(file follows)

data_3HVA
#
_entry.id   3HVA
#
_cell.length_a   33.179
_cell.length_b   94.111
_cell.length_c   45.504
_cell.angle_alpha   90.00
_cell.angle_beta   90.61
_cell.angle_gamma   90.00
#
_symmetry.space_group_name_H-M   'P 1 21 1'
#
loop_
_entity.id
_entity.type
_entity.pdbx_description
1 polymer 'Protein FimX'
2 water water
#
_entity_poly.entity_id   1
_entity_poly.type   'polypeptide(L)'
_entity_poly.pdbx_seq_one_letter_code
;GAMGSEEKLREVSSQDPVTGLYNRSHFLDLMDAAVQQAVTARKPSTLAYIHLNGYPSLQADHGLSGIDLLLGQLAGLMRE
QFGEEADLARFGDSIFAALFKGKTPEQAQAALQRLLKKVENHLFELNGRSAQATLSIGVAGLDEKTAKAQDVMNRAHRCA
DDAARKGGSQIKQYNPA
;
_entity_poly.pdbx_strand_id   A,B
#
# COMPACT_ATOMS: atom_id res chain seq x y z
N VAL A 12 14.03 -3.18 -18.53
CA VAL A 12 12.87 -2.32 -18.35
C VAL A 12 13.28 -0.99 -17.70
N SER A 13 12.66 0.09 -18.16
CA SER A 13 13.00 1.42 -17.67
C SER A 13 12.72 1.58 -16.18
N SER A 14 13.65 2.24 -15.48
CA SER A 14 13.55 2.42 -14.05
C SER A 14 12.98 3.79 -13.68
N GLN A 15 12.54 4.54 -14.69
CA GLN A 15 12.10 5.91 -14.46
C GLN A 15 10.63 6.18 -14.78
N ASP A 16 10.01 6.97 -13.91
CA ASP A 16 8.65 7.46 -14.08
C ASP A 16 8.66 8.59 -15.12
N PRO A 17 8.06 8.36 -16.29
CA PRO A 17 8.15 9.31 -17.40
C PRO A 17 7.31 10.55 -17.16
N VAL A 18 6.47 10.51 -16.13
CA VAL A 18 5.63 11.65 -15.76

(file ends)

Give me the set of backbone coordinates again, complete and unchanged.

data_3HVA
#
_entry.id   3HVA
#
_cell.length_a   33.179
_cell.length_b   94.111
_cell.length_c   45.504
_cell.angle_alpha   90.00
_cell.angle_beta   90.61
_cell.angle_gamma   90.00
#
_symmetry.space_group_name_H-M   'P 1 21 1'
#
loop_
_entity.id
_entity.type
_entity.pdbx_description
1 polymer 'Protein FimX'
2 water water
#
_entity_poly.entity_id   1
_entity_poly.type   'polypeptide(L)'
_entity_poly.pdbx_seq_one_letter_code
;GAMGSEEKLREVSSQDPVTGLYNRSHFLDLMDAAVQQAVTARKPSTLAYIHLNGYPSLQADHGLSGIDLLLGQLAGLMRE
QFGEEADLARFGDSIFAALFKGKTPEQAQAALQRLLKKVENHLFELNGRSAQATLSIGVAGLDEKTAKAQDVMNRAHRCA
DDAARKGGSQIKQYNPA
;
_entity_poly.pdbx_strand_id   A,B
#
# COMPACT_ATOMS: atom_id res chain seq x y z
N VAL A 12 14.03 -3.18 -18.53
CA VAL A 12 12.87 -2.32 -18.35
C VAL A 12 13.28 -0.99 -17.70
N SER A 13 12.66 0.09 -18.16
CA SER A 13 13.00 1.42 -17.67
C SER A 13 12.72 1.58 -16.18
N SER A 14 13.65 2.24 -15.48
CA SER A 14 13.55 2.42 -14.05
C SER A 14 12.98 3.79 -13.68
N GLN A 15 12.54 4.54 -14.69
CA GLN A 15 12.10 5.91 -14.46
C GLN A 15 10.63 6.18 -14.78
N ASP A 16 10.01 6.97 -13.91
CA ASP A 16 8.65 7.46 -14.08
C ASP A 16 8.66 8.59 -15.12
N PRO A 17 8.06 8.36 -16.29
CA PRO A 17 8.15 9.31 -17.40
C PRO A 17 7.31 10.55 -17.16
N VAL A 18 6.47 10.51 -16.13
CA VAL A 18 5.63 11.65 -15.76